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Overexpression of GmMYB14 improves high-density yield and drought tolerance of soybean through regulating plant architecture mediated by the brassinosteroid pathway.

MYB transcription factors (TFs) have been reported to regulate the biosynthesis of secondary metabolites, as well as to mediate plant adaption to abiotic stresses, including drought. However, the roles of MYB TFs in regulating plant architecture and yield potential remain poorly understood. Here, we studied the roles of the dehydration-inducible GmMYB14 gene in regulating plant architecture, high-density yield and drought tolerance through the brassinosteroid (BR) pathway in soybean.

Chen L, Yang H, Fang Y, Guo W, Chen H, Zhang X, Dai W, Chen S, Hao Q, Yuan S, Zhang C, Huang Y, Shan Z, Yang Z, Qiu D, Liu X, Tran LP, Zhou X, Cao D.

Plant Biotechnol J. 2021 Apr; 19(4):702-716.

Abstract

MYB transcription factors (TFs) have been reported to regulate the biosynthesis of secondary metabolites, as well as to mediate plant adaption to abiotic stresses, including drought. However, the roles of MYB TFs in regulating plant architecture and yield potential remain poorly understood. Here, we studied the roles of the dehydration-inducible GmMYB14 gene in regulating plant architecture, high-density yield and drought tolerance through the brassinosteroid (BR) pathway in soybean. GmMYB14 was shown to localize to nucleus and has a transactivation activity. Stable GmMYB14-overexpressing (GmMYB14-OX) transgenic soybean plants displayed a semi-dwarfism and compact plant architecture associated with decreased cell size, resulting in a decrease in plant height, internode length, leaf area, leaf petiole length and leaf petiole angle, and improved yield in high density under field conditions. Results of the transcriptome sequencing suggested the involvement of BRs in regulating GmMYB14-OX plant architecture. Indeed, GmMYB14-OX plants showed reduced endogenous BR contents, while exogenous application of brassinolide could partly rescue the phenotype of GmMYB14-OX plants. Furthermore, GmMYB14 was shown to directly bind to the promoter of GmBEN1 and up-regulate its expression, leading to reduced BR content in GmMYB14-OX plants. GmMYB14-OX plants also displayed improved drought tolerance under field conditions. GmBEN1 expression was also up-regulated in the leaves of GmMYB14-OX plants under polyethylene glycol treatment, indicating that the GmBEN1-mediated reduction in BR level under stress also contributed to drought/osmotic stress tolerance of the transgenic plants. Our findings provided a strategy for stably increasing high-density yield and drought tolerance in soybean using a single TF-encoding gene.

 

See: https://pubmed.ncbi.nlm.nih.gov/33098207/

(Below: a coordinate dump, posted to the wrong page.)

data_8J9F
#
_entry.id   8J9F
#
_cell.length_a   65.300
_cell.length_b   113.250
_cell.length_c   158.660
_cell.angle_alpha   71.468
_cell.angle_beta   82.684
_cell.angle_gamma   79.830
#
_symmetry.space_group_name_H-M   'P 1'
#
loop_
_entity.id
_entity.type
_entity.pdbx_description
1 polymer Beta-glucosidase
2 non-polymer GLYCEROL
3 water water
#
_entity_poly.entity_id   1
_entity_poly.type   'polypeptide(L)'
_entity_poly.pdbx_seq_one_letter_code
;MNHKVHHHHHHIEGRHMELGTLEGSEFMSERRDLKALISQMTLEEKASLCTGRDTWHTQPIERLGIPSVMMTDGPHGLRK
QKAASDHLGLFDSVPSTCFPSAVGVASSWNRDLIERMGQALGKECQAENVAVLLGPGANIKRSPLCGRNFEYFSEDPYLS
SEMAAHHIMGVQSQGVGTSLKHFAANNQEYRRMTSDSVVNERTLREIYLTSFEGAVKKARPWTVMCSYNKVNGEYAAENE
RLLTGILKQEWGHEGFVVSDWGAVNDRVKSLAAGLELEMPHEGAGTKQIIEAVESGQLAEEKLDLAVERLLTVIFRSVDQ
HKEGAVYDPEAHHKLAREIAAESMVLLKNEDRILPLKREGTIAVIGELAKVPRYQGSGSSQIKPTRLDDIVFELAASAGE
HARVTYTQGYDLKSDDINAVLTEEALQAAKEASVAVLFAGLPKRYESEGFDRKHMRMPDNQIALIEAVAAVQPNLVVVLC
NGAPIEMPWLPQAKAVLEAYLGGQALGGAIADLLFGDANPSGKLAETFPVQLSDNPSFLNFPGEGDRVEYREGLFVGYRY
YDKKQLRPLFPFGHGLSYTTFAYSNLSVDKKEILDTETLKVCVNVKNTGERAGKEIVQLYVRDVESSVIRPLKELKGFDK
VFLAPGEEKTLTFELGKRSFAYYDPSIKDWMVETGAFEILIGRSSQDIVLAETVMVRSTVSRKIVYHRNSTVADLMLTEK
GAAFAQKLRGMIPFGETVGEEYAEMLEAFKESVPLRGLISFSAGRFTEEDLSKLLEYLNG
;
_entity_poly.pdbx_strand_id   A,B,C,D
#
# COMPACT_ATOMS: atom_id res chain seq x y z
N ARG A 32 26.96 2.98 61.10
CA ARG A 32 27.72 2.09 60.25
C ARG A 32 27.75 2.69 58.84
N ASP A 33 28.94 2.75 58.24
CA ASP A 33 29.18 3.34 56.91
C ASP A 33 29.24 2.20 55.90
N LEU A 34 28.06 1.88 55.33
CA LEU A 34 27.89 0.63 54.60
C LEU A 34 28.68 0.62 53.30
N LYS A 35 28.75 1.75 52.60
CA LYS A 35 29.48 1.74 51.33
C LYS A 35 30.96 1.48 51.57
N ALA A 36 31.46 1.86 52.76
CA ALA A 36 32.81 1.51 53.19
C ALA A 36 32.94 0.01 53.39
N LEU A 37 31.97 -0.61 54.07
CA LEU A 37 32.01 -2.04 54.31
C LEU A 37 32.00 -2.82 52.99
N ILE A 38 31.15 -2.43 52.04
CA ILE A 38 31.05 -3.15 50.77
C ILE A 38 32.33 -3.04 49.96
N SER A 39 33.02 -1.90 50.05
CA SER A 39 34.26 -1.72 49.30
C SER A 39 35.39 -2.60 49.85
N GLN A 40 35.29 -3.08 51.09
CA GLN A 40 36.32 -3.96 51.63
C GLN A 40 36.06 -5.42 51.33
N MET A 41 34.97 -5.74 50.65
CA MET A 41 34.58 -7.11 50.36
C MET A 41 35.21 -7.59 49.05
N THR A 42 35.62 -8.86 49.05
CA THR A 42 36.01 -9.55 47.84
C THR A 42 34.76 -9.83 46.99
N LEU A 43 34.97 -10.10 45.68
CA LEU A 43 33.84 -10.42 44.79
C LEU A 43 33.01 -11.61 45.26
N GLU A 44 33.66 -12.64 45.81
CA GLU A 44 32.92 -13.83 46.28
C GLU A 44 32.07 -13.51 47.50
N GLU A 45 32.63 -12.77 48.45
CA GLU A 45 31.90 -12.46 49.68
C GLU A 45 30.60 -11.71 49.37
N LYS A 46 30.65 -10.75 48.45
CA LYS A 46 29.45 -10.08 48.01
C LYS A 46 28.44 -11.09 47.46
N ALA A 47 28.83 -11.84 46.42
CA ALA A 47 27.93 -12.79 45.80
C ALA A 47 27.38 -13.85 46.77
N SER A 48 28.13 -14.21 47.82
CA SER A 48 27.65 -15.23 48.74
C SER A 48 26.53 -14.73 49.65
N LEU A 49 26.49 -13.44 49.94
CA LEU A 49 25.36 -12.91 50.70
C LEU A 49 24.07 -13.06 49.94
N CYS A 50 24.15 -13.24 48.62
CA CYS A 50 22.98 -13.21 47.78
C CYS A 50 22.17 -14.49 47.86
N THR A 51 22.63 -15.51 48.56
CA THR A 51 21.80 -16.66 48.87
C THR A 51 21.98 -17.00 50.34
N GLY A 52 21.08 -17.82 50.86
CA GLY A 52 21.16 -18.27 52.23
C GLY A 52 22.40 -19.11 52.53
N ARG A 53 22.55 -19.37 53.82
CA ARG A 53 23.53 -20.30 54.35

Figure 7: GmMYB14 directly activates the expression of GmBEN1 gene. (a) Schematic diagram of the GmBEN1 promoter with four putative AC elements ‘ACC(A/T)A(A/C)C’ within 1‐kb region upstream of the ATG. (b) Electrophoretic mobility shift assay (EMSA) indicates that the GmMYB14 binds to the first putative AC element ‘ACCTACC’ of the GmBEN1 promoter shown in (a). The 30‐bp fragment containing the first AC element was used as a hot probe in the EMSA. Binding competition was tested using the 100× competitive cold probe. Biotin probe was used as negative control. (c) Yeast one‐hybrid assay indicated the binding of GmMYB14 to the 31‐bp sequence of the GmBEN1 promoter. Yeast cells from serial dilutions (1:10, 1:100 and 1:1000) were grown on SD/‐Leu/‐Ura medium supplemented with different concentrations of aureobasidin A (AbA). The empty pGADT7 vector was used as negative control. (d) GmMYB14 protein promotes the transcription of LUC (LUCIFERASE) reporter gene driven by the 1‐kb pGmBEN1 promoter inArabidopsisprotoplasts. LUC activities were normalized to the respective Renilla luciferase (REN) activity and were expressed in relative expression units. Data shown are means and standard deviations of three replicates (n = 3), with asterisks showing statistically significant difference (**P < 0.01; Student's t‐test). (e–f) Contents of endogenous brassinosteroids, including (e) castasterone (CS) and (f) 6‐deoxo‐castasterone (6‐deoxo‐CS), in the shoots of 2‐week‐old OX9 transgenic and wild‐type (WT) plants. Data shown are means and standard deviations of three replicates (n = 3), with asterisks showing statistically significant differences (**P < 0.01; Student's t‐test). (g‐h) Phenotypes of 17‐day‐old WT plants, T3‐generation OX9 (g) and OX12 (h) after spaying with 0, 1, 5 or 10 μM brassinolide (BL). (i–l) Plant height, leaf area, leaf petiole angle and leaf petiole length of the OX9, OX12 and WT plants shown in (g–h). Data shown are means and standard deviations (n = 18 plants/genotype/treatment). Significant differences were shown by different letters following Duncan’s multiple‐range test (P < 0.05).

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